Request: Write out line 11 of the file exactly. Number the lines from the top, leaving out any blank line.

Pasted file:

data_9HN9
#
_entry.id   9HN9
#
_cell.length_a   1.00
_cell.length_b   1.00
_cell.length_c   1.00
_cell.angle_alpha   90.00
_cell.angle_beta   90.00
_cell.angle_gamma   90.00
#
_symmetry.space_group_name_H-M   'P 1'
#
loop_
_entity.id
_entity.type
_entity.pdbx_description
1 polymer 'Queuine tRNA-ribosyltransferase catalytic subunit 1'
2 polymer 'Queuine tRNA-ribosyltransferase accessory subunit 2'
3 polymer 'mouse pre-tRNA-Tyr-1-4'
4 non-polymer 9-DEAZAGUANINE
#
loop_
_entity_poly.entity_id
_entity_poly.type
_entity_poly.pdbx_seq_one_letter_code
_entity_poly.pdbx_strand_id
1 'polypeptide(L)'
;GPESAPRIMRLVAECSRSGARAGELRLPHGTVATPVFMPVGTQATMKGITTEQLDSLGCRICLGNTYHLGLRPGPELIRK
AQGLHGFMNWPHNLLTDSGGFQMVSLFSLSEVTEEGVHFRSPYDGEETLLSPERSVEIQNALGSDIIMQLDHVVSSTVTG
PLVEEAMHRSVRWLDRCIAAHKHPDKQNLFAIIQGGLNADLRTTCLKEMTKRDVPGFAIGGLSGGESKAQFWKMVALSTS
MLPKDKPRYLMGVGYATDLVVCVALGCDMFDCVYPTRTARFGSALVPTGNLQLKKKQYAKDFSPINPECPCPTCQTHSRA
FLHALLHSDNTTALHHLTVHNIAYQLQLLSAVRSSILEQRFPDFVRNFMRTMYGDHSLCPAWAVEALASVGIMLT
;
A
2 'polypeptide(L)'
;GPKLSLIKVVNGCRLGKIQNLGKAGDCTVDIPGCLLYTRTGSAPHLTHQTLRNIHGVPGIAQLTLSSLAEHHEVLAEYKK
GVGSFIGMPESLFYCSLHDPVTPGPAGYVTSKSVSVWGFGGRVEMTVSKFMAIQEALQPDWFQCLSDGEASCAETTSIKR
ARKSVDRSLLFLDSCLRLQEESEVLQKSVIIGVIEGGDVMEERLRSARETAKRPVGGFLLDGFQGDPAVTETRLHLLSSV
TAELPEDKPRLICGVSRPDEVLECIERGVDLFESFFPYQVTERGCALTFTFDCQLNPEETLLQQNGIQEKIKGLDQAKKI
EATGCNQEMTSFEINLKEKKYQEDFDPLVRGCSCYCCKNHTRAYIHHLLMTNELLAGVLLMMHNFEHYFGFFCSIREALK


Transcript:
#